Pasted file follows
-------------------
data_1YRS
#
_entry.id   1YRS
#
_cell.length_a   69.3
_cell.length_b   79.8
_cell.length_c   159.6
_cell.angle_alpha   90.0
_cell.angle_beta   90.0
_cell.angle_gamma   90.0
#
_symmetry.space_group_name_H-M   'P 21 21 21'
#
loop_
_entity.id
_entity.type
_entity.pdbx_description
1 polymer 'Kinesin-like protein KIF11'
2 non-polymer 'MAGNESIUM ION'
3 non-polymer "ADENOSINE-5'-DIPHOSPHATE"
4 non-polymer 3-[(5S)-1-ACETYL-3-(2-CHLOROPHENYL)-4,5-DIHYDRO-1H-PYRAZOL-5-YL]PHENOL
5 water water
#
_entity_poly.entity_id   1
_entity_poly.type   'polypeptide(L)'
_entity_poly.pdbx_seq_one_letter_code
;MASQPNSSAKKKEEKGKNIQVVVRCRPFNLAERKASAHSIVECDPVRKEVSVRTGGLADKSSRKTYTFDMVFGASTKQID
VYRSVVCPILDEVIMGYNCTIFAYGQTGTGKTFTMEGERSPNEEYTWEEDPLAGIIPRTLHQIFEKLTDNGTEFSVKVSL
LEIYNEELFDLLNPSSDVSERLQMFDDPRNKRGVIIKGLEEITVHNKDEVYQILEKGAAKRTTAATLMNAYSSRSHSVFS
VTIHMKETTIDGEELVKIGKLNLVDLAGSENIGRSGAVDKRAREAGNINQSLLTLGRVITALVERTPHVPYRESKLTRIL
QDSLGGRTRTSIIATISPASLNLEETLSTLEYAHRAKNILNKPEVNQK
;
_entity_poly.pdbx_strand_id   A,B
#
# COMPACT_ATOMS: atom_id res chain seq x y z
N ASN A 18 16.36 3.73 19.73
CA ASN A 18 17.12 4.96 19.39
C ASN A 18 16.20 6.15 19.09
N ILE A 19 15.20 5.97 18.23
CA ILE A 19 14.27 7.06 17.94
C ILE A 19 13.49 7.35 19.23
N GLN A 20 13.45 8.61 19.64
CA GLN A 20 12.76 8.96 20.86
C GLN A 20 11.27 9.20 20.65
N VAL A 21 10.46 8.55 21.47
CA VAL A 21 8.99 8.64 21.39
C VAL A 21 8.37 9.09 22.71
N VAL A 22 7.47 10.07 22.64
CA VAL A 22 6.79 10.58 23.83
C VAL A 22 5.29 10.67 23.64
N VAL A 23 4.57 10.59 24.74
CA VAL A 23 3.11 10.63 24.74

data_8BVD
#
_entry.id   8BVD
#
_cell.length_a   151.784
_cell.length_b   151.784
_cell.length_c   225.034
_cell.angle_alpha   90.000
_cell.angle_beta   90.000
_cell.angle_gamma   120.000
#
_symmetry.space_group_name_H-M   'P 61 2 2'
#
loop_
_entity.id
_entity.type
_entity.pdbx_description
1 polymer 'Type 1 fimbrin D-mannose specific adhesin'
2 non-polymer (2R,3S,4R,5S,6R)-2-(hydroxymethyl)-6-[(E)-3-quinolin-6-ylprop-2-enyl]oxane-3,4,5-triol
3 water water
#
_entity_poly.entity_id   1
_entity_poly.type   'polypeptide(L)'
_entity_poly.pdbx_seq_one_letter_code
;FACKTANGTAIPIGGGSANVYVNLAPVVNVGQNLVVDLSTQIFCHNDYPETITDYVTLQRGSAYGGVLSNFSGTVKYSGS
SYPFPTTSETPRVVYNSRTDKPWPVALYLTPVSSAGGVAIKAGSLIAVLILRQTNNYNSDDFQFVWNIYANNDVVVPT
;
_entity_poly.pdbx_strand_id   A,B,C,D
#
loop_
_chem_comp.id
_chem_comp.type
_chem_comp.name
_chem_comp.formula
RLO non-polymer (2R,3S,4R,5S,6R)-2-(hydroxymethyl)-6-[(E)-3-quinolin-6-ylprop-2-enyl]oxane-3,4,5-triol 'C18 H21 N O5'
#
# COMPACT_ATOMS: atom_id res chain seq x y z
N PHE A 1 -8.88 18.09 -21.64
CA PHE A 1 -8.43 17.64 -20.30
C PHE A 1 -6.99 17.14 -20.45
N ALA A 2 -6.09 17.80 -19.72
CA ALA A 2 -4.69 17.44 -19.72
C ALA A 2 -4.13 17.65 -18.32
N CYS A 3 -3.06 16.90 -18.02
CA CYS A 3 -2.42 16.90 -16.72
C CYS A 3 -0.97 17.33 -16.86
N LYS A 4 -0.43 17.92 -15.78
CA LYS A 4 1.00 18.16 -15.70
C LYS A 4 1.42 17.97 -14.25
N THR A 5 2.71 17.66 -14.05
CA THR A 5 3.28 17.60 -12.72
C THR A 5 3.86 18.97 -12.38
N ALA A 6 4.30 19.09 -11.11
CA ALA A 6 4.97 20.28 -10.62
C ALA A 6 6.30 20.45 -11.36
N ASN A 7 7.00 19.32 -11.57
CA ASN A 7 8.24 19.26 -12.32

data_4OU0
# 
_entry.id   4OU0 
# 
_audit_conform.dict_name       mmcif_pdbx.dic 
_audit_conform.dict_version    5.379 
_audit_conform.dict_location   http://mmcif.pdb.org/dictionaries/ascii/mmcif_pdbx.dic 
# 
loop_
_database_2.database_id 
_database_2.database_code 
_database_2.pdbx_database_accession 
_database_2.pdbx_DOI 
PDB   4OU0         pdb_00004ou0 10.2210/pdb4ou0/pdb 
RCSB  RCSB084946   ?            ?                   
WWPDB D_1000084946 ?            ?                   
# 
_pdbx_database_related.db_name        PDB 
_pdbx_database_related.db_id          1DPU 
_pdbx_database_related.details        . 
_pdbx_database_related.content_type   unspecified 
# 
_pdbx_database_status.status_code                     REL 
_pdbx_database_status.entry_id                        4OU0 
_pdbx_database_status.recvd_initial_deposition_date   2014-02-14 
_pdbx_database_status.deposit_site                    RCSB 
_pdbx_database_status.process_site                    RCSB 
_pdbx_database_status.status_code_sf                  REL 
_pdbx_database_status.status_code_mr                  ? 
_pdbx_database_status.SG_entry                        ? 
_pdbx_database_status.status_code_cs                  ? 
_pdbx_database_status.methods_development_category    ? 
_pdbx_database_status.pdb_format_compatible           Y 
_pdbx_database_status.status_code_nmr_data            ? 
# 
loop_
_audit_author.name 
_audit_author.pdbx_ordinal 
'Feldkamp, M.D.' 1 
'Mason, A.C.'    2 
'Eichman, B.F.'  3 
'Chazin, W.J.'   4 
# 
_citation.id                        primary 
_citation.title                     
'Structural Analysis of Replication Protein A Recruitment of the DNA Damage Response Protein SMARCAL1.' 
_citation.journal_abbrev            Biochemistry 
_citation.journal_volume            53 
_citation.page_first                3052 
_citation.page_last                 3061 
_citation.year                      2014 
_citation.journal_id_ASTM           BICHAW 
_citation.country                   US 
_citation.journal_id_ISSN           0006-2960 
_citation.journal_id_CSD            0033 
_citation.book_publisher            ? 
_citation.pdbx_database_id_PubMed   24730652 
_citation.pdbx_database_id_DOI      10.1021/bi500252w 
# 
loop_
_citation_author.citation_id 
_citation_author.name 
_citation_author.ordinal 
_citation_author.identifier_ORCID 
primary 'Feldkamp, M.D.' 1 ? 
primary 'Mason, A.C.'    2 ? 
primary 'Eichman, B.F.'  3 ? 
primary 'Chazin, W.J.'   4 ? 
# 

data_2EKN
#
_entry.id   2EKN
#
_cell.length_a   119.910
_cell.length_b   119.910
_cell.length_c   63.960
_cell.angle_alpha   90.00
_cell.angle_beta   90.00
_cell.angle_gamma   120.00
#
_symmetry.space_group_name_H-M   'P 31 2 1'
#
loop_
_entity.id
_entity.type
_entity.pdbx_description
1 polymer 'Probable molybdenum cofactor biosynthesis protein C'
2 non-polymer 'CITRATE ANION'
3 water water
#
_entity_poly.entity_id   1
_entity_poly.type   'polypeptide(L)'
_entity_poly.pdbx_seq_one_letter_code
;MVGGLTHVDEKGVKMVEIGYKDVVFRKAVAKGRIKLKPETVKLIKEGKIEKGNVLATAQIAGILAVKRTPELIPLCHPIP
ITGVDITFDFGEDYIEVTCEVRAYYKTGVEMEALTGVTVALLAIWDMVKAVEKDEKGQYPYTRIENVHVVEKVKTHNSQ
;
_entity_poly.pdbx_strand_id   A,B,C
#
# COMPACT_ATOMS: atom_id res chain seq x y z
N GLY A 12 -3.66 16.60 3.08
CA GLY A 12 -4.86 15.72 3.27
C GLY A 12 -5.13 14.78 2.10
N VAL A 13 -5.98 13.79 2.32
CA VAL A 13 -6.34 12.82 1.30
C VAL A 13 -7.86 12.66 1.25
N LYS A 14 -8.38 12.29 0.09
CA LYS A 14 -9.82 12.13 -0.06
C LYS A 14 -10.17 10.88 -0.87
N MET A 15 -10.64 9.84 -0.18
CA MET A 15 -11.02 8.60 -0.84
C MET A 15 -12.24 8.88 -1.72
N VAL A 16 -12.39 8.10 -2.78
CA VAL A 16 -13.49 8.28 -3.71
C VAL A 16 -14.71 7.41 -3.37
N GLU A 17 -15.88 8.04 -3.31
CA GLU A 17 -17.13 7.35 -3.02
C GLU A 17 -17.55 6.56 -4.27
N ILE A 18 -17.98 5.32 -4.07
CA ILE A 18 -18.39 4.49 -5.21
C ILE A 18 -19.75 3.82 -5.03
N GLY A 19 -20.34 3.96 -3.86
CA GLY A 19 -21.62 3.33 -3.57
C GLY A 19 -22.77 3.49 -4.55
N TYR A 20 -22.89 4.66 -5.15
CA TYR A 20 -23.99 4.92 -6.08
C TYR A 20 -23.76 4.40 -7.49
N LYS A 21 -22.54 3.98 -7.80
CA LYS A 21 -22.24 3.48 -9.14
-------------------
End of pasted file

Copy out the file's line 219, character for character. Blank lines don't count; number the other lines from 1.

CA MET A 15 -11.02 8.60 -0.84